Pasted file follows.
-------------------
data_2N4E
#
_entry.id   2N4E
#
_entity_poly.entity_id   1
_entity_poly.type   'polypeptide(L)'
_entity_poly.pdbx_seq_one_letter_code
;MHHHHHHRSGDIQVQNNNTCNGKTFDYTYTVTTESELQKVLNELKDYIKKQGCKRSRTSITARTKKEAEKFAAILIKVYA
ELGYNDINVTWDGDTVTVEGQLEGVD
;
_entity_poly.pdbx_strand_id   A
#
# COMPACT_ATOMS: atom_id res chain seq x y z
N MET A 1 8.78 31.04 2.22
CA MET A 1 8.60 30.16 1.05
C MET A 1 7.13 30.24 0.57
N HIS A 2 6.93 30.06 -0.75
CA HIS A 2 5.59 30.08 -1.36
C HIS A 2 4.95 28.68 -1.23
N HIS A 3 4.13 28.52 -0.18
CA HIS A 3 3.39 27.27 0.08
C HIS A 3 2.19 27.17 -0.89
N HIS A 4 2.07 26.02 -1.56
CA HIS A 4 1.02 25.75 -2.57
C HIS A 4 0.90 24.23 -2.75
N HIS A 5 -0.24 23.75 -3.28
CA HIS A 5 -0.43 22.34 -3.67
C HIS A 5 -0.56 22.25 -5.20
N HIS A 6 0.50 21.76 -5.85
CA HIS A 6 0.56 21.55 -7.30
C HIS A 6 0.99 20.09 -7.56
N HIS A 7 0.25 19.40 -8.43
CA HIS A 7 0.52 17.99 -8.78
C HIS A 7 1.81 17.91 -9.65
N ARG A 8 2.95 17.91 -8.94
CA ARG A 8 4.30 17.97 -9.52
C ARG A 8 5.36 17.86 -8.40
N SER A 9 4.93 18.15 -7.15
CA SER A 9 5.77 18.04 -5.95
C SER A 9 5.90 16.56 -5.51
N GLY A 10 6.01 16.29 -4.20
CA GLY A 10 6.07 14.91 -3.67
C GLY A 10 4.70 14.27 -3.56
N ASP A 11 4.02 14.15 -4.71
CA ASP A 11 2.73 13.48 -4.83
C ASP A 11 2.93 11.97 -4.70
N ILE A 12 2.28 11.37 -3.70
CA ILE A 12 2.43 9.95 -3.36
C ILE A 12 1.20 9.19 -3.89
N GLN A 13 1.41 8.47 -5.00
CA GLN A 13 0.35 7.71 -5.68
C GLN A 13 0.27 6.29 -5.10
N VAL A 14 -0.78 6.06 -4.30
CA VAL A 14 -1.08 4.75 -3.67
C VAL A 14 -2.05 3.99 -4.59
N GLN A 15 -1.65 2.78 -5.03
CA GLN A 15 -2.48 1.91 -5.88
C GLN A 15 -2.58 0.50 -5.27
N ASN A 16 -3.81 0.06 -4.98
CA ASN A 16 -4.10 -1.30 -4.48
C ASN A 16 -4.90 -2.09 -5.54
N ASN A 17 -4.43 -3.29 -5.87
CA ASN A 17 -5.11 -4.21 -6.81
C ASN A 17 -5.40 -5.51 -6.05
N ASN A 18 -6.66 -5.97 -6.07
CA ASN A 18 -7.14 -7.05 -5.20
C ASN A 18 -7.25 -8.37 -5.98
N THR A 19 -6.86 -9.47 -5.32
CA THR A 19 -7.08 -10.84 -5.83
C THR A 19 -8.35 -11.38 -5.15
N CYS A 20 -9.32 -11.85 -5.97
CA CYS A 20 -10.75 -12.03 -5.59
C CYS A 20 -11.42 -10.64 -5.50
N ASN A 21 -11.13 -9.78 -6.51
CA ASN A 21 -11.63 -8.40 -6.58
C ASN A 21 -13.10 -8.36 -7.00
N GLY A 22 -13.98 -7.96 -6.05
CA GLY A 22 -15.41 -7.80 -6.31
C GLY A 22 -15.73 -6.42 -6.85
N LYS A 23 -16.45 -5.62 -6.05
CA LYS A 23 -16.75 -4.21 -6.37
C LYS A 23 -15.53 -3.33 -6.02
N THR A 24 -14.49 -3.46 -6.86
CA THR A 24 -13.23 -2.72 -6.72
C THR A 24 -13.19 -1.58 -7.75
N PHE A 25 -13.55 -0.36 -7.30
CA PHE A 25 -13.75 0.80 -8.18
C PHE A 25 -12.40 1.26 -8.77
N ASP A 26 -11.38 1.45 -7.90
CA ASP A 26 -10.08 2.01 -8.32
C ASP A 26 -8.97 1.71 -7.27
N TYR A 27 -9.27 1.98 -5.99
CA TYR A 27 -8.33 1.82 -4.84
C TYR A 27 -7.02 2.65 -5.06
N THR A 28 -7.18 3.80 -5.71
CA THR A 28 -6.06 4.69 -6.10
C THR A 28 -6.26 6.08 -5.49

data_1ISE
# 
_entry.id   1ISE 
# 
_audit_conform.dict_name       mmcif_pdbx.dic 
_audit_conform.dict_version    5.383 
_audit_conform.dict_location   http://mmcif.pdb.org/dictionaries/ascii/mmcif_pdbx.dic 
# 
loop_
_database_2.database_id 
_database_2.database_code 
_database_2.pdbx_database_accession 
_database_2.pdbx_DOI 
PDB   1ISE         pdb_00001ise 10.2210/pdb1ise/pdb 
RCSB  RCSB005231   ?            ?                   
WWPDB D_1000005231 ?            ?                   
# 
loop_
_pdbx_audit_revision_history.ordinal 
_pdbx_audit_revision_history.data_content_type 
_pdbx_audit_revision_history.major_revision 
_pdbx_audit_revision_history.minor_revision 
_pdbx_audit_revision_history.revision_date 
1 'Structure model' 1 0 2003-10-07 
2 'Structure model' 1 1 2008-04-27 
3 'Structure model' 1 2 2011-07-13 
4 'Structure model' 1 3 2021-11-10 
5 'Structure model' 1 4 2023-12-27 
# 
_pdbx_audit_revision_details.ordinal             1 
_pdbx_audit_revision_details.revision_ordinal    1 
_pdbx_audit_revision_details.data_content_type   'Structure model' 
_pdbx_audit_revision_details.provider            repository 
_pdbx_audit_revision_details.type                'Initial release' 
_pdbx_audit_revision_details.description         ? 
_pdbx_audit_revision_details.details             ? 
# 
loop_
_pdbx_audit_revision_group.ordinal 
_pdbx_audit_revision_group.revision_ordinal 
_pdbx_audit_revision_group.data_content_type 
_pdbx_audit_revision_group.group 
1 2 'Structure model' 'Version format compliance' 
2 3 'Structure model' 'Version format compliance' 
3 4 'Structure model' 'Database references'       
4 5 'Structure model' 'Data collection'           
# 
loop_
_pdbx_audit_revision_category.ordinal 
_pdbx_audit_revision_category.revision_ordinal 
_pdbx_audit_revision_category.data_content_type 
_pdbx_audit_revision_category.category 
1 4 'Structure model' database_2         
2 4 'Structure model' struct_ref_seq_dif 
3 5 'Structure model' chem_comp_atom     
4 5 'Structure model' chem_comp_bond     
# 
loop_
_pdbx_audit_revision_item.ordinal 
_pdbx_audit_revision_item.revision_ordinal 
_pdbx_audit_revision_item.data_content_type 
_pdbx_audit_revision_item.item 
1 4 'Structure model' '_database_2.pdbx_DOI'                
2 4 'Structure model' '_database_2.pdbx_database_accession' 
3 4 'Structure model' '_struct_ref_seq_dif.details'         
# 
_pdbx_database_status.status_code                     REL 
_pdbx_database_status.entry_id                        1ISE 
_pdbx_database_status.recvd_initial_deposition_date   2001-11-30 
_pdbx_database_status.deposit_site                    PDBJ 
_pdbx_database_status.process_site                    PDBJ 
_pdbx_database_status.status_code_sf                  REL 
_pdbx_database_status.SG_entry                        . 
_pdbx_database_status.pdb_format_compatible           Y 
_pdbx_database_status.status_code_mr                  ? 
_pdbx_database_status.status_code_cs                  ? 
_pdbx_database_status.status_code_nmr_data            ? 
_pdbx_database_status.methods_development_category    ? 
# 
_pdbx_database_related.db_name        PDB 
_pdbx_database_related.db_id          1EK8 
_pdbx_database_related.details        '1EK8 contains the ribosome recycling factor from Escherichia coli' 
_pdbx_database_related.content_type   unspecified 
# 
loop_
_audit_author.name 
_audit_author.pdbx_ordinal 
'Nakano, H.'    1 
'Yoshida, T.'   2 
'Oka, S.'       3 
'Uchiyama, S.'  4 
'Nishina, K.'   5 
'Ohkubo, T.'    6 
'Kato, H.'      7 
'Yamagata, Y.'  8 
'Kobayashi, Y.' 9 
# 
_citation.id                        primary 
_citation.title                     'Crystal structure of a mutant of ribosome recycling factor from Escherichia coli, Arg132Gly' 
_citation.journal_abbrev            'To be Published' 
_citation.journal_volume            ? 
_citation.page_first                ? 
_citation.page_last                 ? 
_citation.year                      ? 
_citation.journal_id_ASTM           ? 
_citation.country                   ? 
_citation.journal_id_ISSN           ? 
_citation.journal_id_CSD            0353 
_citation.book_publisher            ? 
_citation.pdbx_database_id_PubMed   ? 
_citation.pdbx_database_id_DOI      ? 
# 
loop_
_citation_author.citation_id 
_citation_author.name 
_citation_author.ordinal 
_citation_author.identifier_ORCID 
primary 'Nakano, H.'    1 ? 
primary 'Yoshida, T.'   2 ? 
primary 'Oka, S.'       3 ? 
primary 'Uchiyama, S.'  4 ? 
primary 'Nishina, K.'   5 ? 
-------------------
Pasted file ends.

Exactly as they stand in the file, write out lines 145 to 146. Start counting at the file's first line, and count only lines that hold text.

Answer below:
loop_
_pdbx_audit_revision_category.ordinal 